There are numerous workshop tools available through Mamod which you can pick up to get started. The company stocks grinders (£63), hammers (£63), polishing mops (£63) and power presses (£63) while full Mamod workshop are priced at £114.75. You can also opt for ferris wheels and fairground items, pulleys and cranes and even musical instruments.

But how do you put all these parts together?

With many Mamod workshops the parts come pre-assembled so there is no need for screwdrivers, all you’ll need is a sturdy, wooden board which is not too thick. Mark out a base then screw straight through board so the screws are protruding through the top of the board. Then place the board over the top of the screw which will secure it in place, making it flexible and easy to store.

Each workshop will come with two drive bands which will have tapered and non-tapered ends. Twisting them in different directions and then connecting together will result in one long drive band. Thread this through the flywheel then hook the drive band on to the pulley. Make sure there is sufficient distance between the steam engine and the workshop, too much tension or slack will prevent the engine from working.

Firing up the workshop

So everything is in place, how do you get the workshop going? As with every other Mamod product, make sure the boiler is filled up to the appropriate marker with distilled water and that all moving parts are sufficiently oiled.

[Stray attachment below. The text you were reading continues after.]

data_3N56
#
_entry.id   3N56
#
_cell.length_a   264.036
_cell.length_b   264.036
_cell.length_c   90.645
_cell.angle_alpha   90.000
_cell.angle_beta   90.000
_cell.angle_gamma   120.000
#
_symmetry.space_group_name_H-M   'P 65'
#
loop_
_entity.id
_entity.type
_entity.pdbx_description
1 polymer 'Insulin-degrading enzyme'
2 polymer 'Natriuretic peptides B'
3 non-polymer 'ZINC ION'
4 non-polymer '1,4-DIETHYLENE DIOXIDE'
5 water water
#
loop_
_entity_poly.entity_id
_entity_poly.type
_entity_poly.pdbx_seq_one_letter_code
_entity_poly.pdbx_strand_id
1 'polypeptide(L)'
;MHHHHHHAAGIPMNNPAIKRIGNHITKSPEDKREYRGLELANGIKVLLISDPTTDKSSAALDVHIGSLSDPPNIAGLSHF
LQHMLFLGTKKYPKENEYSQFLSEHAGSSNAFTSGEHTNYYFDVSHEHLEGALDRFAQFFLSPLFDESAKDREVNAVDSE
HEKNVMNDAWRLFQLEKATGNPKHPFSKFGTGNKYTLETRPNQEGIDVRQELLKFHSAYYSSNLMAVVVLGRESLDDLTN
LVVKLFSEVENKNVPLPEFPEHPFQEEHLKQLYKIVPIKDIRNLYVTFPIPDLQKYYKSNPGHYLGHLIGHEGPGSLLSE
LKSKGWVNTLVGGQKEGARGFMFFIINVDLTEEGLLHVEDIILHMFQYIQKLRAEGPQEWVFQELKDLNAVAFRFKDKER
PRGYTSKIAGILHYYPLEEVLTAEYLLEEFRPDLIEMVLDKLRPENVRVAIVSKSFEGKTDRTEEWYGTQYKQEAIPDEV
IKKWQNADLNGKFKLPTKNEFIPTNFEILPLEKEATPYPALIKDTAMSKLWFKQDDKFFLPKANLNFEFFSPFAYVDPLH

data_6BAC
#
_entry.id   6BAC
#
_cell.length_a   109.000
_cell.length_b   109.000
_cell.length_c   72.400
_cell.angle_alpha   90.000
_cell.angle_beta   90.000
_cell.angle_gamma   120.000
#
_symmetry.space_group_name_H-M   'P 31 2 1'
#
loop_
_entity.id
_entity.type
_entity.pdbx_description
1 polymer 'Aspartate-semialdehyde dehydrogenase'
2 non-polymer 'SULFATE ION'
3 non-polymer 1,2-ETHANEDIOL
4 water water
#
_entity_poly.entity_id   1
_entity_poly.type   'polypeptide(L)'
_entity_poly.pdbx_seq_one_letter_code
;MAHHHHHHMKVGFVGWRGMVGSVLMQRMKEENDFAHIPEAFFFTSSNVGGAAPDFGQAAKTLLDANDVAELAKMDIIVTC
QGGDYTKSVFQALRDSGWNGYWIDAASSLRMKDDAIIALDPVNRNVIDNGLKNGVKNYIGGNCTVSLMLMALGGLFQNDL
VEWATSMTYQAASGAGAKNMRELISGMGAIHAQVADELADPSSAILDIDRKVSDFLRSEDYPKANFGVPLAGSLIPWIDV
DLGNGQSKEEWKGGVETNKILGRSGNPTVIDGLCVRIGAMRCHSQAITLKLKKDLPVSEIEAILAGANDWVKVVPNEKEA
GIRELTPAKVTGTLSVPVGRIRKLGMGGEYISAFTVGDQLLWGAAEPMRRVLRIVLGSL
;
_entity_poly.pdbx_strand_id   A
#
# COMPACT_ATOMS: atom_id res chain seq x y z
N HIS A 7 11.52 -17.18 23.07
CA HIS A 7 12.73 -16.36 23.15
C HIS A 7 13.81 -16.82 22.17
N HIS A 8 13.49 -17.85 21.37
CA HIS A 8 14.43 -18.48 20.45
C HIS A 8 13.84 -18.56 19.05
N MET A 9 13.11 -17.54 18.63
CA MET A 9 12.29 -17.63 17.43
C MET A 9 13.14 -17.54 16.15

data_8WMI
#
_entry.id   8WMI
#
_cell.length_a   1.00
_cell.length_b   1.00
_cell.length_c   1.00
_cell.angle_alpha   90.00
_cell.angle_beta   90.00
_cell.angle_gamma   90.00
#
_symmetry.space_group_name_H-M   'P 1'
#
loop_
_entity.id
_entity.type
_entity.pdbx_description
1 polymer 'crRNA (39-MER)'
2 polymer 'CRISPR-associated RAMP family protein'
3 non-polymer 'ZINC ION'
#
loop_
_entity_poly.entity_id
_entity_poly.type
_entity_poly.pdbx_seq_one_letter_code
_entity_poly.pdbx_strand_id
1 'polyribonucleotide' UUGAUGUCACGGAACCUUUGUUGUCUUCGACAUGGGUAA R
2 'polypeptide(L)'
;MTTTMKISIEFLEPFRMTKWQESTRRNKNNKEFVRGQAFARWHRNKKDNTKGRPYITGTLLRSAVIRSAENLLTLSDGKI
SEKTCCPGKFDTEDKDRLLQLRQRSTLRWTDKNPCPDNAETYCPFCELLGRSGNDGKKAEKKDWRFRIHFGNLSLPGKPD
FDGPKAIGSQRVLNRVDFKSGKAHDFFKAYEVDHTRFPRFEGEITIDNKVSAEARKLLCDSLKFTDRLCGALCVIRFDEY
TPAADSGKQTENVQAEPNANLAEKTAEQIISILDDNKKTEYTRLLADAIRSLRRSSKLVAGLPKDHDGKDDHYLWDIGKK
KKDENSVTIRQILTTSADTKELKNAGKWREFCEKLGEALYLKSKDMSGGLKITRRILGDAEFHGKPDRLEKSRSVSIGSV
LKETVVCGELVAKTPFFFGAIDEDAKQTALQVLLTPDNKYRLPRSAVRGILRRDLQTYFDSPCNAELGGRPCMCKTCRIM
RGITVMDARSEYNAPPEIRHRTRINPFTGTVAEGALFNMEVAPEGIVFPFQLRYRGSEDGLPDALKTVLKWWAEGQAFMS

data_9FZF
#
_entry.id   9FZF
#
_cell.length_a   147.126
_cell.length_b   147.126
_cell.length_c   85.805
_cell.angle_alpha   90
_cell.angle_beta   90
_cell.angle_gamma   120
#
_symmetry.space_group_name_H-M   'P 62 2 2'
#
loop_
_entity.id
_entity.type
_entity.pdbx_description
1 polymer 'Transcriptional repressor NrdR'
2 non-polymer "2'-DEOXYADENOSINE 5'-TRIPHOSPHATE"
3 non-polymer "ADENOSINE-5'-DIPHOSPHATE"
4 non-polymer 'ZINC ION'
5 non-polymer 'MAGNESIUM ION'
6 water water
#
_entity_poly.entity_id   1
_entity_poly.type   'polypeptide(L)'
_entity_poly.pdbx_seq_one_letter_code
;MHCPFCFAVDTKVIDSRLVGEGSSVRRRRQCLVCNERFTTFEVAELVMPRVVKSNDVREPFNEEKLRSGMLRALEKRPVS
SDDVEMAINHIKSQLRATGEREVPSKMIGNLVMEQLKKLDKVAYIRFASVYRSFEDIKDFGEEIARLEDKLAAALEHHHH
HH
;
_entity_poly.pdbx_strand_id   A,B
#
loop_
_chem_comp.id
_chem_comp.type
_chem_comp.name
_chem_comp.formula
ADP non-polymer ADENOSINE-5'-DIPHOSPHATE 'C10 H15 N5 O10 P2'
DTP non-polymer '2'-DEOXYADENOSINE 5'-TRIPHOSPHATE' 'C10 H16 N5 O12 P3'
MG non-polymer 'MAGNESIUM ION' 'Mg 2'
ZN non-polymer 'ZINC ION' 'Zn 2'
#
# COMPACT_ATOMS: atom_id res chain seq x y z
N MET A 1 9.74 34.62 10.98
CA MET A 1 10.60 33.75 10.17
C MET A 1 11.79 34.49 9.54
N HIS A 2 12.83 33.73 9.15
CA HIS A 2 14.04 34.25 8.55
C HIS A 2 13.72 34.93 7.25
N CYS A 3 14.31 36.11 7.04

Let the boiler pressure rise to operating levels then remove the drive band from the flywheel and flick it to get it spinning. Once this has got going pull the drive band back over the moving flywheel and release it into place, watch you don’t get your fingers caught on.

What to avoid

There are a number of common mistakes made by people setting up a workshop. First of all, make sure you have the drive band in the right place and that they have the right level of tension otherwise the workshop simply won’t work. There can also be problems if the drive band is not placed around the workshop before joining the last two ends together.

Oiling is an absolute necessity and should be done prior to every use. You should never fire up without oiling. The same can be said for not letting the boiler getting up to pressure before trying to run it.

Remember, never to try and run the workshop in reverse. It only works one way and the hammer could jam if it is run in reverse.